Resources in line of fire

Warren HatelyAugusta Margaret River Times
Unrelated fire pic.
Camera IconUnrelated fire pic. Credit: Getty Images

Fire experts have acknowledged the Capes bushfire season has lengthened, but a review into three escaped Forest Products Commission blazes on June 6 this year has raised serious questions about the adequacy of year-round emergency resources.

It comes as a coronial inquest into the 2015 Esperance bushfires, which killed four people, this week cited climate change and a lack of resources in regional areas to combat escaped burns as serious factors for WA Government consideration.

The internal review into the DBCA incidents found insufficient consideration was given to the availability of extra firefighting capacity in the event of an emergency.

It also revealed response times to the escape were hindered by an official standing down of “fire availability rosters” on May 22, after two of the plantation fires were lit, “after what appeared to be a season-ending cold front delivered a further 8-16mm of rain across the district”.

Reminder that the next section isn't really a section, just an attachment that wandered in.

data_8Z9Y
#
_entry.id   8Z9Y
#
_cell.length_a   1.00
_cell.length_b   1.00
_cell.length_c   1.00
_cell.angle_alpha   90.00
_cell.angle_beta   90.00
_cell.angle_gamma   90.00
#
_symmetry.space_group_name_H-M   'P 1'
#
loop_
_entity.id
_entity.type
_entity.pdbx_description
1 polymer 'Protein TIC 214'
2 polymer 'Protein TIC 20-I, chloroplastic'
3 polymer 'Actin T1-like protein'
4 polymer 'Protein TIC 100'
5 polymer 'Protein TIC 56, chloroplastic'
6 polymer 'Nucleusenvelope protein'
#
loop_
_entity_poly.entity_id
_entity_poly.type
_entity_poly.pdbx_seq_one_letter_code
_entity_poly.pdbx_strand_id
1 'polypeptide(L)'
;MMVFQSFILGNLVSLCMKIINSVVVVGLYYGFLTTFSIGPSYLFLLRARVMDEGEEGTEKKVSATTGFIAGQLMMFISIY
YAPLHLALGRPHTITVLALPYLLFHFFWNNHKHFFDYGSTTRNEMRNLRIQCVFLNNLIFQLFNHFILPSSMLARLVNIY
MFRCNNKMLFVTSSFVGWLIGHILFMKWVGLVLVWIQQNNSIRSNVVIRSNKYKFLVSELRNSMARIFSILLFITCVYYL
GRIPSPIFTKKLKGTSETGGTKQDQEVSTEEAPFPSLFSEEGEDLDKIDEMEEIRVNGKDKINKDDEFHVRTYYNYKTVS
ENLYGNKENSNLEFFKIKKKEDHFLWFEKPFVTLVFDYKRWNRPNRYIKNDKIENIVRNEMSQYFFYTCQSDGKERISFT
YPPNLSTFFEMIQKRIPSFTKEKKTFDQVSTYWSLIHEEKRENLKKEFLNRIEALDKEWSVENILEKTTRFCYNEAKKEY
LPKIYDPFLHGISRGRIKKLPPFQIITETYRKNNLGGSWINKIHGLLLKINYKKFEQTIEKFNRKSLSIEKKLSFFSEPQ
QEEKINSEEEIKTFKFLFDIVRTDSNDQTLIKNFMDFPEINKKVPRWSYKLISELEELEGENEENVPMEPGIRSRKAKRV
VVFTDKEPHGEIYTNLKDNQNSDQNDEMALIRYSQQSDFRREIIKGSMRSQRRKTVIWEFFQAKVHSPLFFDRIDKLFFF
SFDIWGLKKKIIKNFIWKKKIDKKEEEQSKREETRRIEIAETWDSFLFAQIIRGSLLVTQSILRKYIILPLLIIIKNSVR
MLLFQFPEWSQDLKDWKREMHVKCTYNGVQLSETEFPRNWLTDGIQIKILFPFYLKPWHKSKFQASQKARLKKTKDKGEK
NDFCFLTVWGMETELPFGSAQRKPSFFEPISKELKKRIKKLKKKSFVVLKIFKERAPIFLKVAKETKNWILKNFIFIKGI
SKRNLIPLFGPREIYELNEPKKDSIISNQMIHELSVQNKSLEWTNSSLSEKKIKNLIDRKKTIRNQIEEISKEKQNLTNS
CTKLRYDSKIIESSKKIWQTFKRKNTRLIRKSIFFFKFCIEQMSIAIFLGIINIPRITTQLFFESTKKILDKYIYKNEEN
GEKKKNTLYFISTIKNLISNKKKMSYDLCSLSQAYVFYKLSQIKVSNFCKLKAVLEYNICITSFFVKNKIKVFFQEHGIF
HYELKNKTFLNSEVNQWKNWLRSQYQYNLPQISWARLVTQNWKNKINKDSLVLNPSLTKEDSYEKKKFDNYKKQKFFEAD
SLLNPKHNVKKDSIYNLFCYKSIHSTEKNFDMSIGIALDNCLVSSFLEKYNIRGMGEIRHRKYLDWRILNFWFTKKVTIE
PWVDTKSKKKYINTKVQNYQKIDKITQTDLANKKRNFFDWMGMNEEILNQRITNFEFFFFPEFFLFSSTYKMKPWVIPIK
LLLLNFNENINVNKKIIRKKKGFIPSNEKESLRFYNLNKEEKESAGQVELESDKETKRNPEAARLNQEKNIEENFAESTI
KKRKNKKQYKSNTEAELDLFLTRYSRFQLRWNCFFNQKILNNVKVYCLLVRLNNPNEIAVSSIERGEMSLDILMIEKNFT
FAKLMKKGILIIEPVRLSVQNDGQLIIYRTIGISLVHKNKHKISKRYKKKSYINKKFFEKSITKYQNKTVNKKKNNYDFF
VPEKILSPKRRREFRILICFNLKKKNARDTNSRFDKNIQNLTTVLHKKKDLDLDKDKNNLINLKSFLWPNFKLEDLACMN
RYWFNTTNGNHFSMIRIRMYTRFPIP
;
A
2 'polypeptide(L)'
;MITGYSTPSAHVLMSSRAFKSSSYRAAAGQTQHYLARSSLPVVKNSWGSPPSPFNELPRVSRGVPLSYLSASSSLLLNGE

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“At this point, the FPC Harvest Restrictions and daily spotter schedules were also seasonally suspended,” the report said.

The move coincided with the time permanent fire personnel often took planned leave.

“Seasonal conservation employee workforce contract extensions were also due to finish at the end of May,” the report said.

It also noted, “A cold front passed across the district on 30 May 2019 resulted in strong drying winds, but failed to deliver any of the 15mm of rain forecast.”

“The scarcity of resource(s) (was) further compounded by the annual commitment Blackwood District conservation employees have to participate in work within regions remote from the South West forests,” the report said.

“The district had scaled back many daily functions and resources had diminished in line with a standard end-of-season approach.

“The three escapes occurred in the context of unusually high levels of resource commitments for May due to bushfire activity, private burn escapes, as well as the DBCA prescribed burn program.”

The DBCA said it would work with stakeholders to address the recommendations.

“DBCA is committed to managing bushfire-related risk, identifying the contributing factors to the escapes and how these factors may be better considered, accommodated and mitigated to reduce the likelihood of a re-occurrence in future burning operations of this nature.”

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